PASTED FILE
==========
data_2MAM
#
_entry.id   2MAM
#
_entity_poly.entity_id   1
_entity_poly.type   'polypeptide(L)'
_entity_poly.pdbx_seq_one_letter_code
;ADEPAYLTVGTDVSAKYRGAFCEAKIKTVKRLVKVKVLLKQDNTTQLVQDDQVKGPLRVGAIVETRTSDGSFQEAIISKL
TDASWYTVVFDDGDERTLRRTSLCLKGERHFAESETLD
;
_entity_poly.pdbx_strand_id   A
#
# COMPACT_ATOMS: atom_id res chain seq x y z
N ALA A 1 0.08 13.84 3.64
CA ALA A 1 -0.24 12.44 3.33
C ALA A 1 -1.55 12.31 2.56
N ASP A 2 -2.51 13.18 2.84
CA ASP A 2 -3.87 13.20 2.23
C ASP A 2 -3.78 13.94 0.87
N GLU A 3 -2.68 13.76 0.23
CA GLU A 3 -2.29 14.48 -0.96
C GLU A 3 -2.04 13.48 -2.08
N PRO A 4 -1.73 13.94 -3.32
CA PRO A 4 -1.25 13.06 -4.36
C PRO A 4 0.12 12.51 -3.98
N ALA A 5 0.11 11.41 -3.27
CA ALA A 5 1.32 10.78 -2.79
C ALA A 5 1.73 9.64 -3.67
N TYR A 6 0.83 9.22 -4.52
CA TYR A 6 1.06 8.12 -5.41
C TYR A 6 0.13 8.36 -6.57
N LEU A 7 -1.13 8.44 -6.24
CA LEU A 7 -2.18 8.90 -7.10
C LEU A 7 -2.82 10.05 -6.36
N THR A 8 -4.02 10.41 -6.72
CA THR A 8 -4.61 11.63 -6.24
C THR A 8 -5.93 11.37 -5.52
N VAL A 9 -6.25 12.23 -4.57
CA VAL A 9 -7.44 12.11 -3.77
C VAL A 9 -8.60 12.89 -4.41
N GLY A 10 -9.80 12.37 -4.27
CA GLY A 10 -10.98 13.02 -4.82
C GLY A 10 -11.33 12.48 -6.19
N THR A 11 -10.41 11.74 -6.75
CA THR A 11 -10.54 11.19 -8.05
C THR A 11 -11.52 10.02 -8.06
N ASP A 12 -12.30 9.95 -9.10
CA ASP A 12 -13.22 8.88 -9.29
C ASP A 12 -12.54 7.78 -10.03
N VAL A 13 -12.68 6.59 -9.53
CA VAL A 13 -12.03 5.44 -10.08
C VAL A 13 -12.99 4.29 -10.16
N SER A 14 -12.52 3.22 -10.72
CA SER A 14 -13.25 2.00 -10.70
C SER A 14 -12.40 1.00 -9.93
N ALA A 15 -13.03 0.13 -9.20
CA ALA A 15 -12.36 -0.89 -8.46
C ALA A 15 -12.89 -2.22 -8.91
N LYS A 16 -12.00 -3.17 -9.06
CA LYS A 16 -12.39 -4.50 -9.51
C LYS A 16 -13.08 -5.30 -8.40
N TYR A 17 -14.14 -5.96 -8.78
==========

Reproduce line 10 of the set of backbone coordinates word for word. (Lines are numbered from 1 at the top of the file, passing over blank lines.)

;